Nothing can help you bring home more ducks than setting bad habits right. You cannot spend your way out of bad habits and no amount of gear can compensate for them. On this episode I talk about how to identify and correct some habits that will make you a better duck hunter.
All you need to do to form a bad hunting habit is nothing. Making bad habits will happen by default, breaking them takes humility and work. But there is no faster way to improve and become a more successful waterfowl hunter and breaking bad habits.
Some bad habits include:
- Not Practicing – Nothing will help you take home more ducks than practicing in the office season and there is no better and more realistic way to practice than by doing a few sporting clays courses. Put some of your gear money into a practice fund.
- Not Testing – Every gun, ammo, and choke may produce different and sometimes very different results. If you do not pattern test your gun every time you change something in your setup, you will not know what your performance and limitations are.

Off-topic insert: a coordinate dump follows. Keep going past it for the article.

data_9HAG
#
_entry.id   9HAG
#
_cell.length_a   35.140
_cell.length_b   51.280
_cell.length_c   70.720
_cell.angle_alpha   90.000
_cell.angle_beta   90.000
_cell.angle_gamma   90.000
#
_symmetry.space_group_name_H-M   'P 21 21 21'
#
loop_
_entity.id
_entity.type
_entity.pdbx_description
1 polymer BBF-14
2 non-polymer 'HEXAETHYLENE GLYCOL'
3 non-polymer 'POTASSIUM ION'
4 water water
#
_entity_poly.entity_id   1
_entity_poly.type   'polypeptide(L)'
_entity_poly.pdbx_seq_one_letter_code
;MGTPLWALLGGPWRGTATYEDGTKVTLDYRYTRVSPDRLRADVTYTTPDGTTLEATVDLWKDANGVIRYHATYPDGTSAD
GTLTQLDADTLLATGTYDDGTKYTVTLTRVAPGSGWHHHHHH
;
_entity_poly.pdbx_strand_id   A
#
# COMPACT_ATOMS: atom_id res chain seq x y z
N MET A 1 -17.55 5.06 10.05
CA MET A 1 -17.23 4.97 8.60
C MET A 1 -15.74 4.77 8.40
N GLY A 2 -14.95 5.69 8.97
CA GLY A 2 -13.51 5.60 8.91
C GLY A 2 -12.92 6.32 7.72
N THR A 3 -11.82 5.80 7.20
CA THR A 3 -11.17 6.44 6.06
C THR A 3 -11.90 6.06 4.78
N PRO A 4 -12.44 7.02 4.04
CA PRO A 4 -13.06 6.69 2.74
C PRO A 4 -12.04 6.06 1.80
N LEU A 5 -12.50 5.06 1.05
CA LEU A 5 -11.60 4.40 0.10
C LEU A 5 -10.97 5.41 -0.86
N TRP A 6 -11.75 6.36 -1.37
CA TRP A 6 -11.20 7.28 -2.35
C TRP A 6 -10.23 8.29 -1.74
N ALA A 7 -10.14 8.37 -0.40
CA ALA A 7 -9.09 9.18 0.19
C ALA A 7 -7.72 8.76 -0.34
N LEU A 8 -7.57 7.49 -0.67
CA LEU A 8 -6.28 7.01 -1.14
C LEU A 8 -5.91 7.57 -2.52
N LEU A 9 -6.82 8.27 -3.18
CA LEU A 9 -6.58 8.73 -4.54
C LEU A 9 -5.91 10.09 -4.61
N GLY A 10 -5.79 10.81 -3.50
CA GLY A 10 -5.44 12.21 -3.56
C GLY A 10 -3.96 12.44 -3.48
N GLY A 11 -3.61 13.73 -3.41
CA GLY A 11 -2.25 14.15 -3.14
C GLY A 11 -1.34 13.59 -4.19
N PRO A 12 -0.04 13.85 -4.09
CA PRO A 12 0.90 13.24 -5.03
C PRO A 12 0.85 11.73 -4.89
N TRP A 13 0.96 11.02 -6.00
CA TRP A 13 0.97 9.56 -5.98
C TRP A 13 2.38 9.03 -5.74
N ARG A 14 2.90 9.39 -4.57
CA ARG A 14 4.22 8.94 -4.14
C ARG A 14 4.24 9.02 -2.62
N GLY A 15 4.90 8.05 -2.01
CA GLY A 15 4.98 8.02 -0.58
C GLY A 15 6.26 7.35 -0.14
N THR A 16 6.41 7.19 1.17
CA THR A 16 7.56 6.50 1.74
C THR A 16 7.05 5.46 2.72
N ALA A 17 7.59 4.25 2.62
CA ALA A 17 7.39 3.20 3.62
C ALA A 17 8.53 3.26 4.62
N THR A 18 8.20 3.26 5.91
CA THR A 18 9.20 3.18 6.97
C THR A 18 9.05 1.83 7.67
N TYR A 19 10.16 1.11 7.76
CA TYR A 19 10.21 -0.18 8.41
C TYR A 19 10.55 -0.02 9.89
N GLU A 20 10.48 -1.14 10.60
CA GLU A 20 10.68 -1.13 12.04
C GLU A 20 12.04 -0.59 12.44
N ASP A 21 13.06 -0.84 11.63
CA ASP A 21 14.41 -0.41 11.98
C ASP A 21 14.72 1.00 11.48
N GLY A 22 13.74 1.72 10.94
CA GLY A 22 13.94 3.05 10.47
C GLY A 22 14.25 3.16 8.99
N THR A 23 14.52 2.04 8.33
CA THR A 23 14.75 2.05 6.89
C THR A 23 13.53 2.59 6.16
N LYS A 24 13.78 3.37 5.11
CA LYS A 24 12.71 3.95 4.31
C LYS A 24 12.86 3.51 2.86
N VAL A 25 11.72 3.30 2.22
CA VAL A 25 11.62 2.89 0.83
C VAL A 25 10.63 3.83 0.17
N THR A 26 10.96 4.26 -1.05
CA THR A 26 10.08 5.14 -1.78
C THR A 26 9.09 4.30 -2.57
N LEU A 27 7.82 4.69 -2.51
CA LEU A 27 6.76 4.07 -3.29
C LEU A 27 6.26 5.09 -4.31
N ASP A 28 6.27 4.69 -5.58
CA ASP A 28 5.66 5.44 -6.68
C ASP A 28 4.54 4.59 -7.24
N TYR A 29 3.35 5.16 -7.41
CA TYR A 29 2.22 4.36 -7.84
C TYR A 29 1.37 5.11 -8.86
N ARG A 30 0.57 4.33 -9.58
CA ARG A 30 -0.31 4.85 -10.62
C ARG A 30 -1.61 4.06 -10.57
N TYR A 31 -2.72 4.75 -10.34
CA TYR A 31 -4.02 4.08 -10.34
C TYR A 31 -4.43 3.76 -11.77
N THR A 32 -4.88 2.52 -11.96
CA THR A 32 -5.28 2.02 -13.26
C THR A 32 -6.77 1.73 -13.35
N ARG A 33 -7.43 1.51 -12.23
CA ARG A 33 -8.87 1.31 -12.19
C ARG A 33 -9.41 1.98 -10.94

- Lack of Stealth – Whether you are in a blind or on foot, stealth is vital to duck hunting. It is too easy to get careless and think you are invincible because you don’t see any ducks. But that doesn’t mean the ducks cannot see you. Do everything you can to minimize movement and keep your volume level low.
Somehow duck hunting feels different than deer or turkey hunting. The practice, sighting in, patterning, etc. that we often put into those pursuits seems specific to them. We often do not think we should apply the same diligence to duck hunting in the off season. But knowing our gear and sharpening our shooting skills matters just as much for duck hunting, possibly even more. This is a bad habit that is somewhat cultural to the sport. People assume they are proficient with their shotgun and ammo just because.
The reality is that years ago these habits were likely started by people who lived in rural areas and often hunted constantly with their shotgun. They went out after turkeys, doves, pheasants, qual, rabbits, squirrels and more. Then the next day they picked up their shotgun and went out for ducks. That worked a lot better in those kinds of situations where constant shotgun use with the same ammo produced skills that were always honed.
But today things are very different. For those few who do hunt that many things and that often, they are often using different ammunition, required by law, and thus are not as proficient with it as they might like to think. Waterfowl ammo can behave very differently. Then there are the rest of hunters who rarely pick up a shotgun and just grossly overestimate their abilities.
Listen to the episode to hear more about these and other bad habits. Here also is a video I did on the top thing you can buy to enable you to shoot more ducks.